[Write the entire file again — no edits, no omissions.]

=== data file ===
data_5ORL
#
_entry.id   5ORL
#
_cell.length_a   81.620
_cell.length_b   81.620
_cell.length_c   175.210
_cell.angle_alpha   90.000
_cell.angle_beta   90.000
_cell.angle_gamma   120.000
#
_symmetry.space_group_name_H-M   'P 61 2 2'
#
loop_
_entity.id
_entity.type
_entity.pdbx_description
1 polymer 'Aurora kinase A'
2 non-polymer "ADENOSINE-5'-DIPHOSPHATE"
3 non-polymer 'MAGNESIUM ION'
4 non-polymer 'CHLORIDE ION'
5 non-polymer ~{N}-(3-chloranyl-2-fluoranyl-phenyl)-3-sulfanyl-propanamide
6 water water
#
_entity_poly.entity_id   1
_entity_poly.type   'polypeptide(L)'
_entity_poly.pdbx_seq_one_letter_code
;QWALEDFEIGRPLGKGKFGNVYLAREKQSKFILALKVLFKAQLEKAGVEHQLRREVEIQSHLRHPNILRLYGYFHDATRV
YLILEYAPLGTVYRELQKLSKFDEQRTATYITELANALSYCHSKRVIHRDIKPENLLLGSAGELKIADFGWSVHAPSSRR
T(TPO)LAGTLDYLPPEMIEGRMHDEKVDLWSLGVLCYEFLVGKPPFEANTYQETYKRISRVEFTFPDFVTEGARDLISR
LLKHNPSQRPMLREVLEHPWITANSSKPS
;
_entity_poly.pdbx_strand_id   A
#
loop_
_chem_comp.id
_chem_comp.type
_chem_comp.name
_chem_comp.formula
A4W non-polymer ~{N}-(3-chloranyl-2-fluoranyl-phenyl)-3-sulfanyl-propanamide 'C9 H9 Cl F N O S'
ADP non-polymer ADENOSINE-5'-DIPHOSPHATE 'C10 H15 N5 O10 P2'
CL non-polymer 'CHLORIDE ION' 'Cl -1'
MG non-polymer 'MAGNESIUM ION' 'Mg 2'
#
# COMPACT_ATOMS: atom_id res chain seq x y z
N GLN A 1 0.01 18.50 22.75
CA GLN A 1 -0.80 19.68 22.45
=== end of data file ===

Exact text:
data_5ORL
#
_entry.id   5ORL
#
_cell.length_a   81.620
_cell.length_b   81.620
_cell.length_c   175.210
_cell.angle_alpha   90.000
_cell.angle_beta   90.000
_cell.angle_gamma   120.000
#
_symmetry.space_group_name_H-M   'P 61 2 2'
#
loop_
_entity.id
_entity.type
_entity.pdbx_description
1 polymer 'Aurora kinase A'
2 non-polymer "ADENOSINE-5'-DIPHOSPHATE"
3 non-polymer 'MAGNESIUM ION'
4 non-polymer 'CHLORIDE ION'
5 non-polymer ~{N}-(3-chloranyl-2-fluoranyl-phenyl)-3-sulfanyl-propanamide
6 water water
#
_entity_poly.entity_id   1
_entity_poly.type   'polypeptide(L)'
_entity_poly.pdbx_seq_one_letter_code
;QWALEDFEIGRPLGKGKFGNVYLAREKQSKFILALKVLFKAQLEKAGVEHQLRREVEIQSHLRHPNILRLYGYFHDATRV
YLILEYAPLGTVYRELQKLSKFDEQRTATYITELANALSYCHSKRVIHRDIKPENLLLGSAGELKIADFGWSVHAPSSRR
T(TPO)LAGTLDYLPPEMIEGRMHDEKVDLWSLGVLCYEFLVGKPPFEANTYQETYKRISRVEFTFPDFVTEGARDLISR
LLKHNPSQRPMLREVLEHPWITANSSKPS
;
_entity_poly.pdbx_strand_id   A
#
loop_
_chem_comp.id
_chem_comp.type
_chem_comp.name
_chem_comp.formula
A4W non-polymer ~{N}-(3-chloranyl-2-fluoranyl-phenyl)-3-sulfanyl-propanamide 'C9 H9 Cl F N O S'
ADP non-polymer ADENOSINE-5'-DIPHOSPHATE 'C10 H15 N5 O10 P2'
CL non-polymer 'CHLORIDE ION' 'Cl -1'
MG non-polymer 'MAGNESIUM ION' 'Mg 2'
#
# COMPACT_ATOMS: atom_id res chain seq x y z
N GLN A 1 0.01 18.50 22.75
CA GLN A 1 -0.80 19.68 22.45